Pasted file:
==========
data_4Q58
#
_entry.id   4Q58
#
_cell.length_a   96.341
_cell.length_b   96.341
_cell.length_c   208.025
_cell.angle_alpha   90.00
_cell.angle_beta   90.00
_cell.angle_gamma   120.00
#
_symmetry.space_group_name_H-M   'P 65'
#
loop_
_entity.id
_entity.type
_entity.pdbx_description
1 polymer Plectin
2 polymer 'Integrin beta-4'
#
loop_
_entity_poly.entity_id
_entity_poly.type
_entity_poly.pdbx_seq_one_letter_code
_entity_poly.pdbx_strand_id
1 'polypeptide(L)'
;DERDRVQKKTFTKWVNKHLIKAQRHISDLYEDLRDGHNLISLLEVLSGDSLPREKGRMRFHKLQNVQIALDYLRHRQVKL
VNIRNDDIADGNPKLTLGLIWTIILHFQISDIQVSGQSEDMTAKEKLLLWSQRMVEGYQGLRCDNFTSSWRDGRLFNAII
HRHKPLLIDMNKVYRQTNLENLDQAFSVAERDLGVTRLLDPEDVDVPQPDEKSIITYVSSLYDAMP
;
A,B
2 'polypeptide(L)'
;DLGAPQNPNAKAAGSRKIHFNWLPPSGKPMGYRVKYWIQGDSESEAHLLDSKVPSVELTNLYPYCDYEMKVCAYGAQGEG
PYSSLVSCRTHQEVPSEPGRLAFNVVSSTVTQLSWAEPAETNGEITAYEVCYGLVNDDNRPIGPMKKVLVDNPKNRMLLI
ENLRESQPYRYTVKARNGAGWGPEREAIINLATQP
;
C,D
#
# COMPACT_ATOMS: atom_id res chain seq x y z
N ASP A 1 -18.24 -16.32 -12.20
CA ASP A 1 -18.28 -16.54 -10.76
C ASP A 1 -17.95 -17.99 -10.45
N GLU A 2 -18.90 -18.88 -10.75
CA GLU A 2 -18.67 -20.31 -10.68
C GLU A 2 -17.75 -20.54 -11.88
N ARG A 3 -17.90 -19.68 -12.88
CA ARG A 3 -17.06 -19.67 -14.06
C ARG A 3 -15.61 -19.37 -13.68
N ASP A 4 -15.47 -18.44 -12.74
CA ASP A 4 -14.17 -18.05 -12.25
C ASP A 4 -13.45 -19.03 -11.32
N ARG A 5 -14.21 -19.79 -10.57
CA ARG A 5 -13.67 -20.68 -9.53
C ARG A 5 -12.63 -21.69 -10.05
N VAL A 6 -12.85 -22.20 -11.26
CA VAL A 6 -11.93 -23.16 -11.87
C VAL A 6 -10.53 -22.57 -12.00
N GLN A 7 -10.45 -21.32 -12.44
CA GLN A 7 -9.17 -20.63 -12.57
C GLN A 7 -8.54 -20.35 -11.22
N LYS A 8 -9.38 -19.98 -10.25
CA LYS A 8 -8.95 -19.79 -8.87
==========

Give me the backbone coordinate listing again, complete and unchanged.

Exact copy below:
data_4Q58
#
_entry.id   4Q58
#
_cell.length_a   96.341
_cell.length_b   96.341
_cell.length_c   208.025
_cell.angle_alpha   90.00
_cell.angle_beta   90.00
_cell.angle_gamma   120.00
#
_symmetry.space_group_name_H-M   'P 65'
#
loop_
_entity.id
_entity.type
_entity.pdbx_description
1 polymer Plectin
2 polymer 'Integrin beta-4'
#
loop_
_entity_poly.entity_id
_entity_poly.type
_entity_poly.pdbx_seq_one_letter_code
_entity_poly.pdbx_strand_id
1 'polypeptide(L)'
;DERDRVQKKTFTKWVNKHLIKAQRHISDLYEDLRDGHNLISLLEVLSGDSLPREKGRMRFHKLQNVQIALDYLRHRQVKL
VNIRNDDIADGNPKLTLGLIWTIILHFQISDIQVSGQSEDMTAKEKLLLWSQRMVEGYQGLRCDNFTSSWRDGRLFNAII
HRHKPLLIDMNKVYRQTNLENLDQAFSVAERDLGVTRLLDPEDVDVPQPDEKSIITYVSSLYDAMP
;
A,B
2 'polypeptide(L)'
;DLGAPQNPNAKAAGSRKIHFNWLPPSGKPMGYRVKYWIQGDSESEAHLLDSKVPSVELTNLYPYCDYEMKVCAYGAQGEG
PYSSLVSCRTHQEVPSEPGRLAFNVVSSTVTQLSWAEPAETNGEITAYEVCYGLVNDDNRPIGPMKKVLVDNPKNRMLLI
ENLRESQPYRYTVKARNGAGWGPEREAIINLATQP
;
C,D
#
# COMPACT_ATOMS: atom_id res chain seq x y z
N ASP A 1 -18.24 -16.32 -12.20
CA ASP A 1 -18.28 -16.54 -10.76
C ASP A 1 -17.95 -17.99 -10.45
N GLU A 2 -18.90 -18.88 -10.75
CA GLU A 2 -18.67 -20.31 -10.68
C GLU A 2 -17.75 -20.54 -11.88
N ARG A 3 -17.90 -19.68 -12.88
CA ARG A 3 -17.06 -19.67 -14.06
C ARG A 3 -15.61 -19.37 -13.68
N ASP A 4 -15.47 -18.44 -12.74
CA ASP A 4 -14.17 -18.05 -12.25
C ASP A 4 -13.45 -19.03 -11.32
N ARG A 5 -14.21 -19.79 -10.57
CA ARG A 5 -13.67 -20.68 -9.53
C ARG A 5 -12.63 -21.69 -10.05
N VAL A 6 -12.85 -22.20 -11.26
CA VAL A 6 -11.93 -23.16 -11.87
C VAL A 6 -10.53 -22.57 -12.00
N GLN A 7 -10.45 -21.32 -12.44
CA GLN A 7 -9.17 -20.63 -12.57
C GLN A 7 -8.54 -20.35 -11.22
N LYS A 8 -9.38 -19.98 -10.25
CA LYS A 8 -8.95 -19.79 -8.87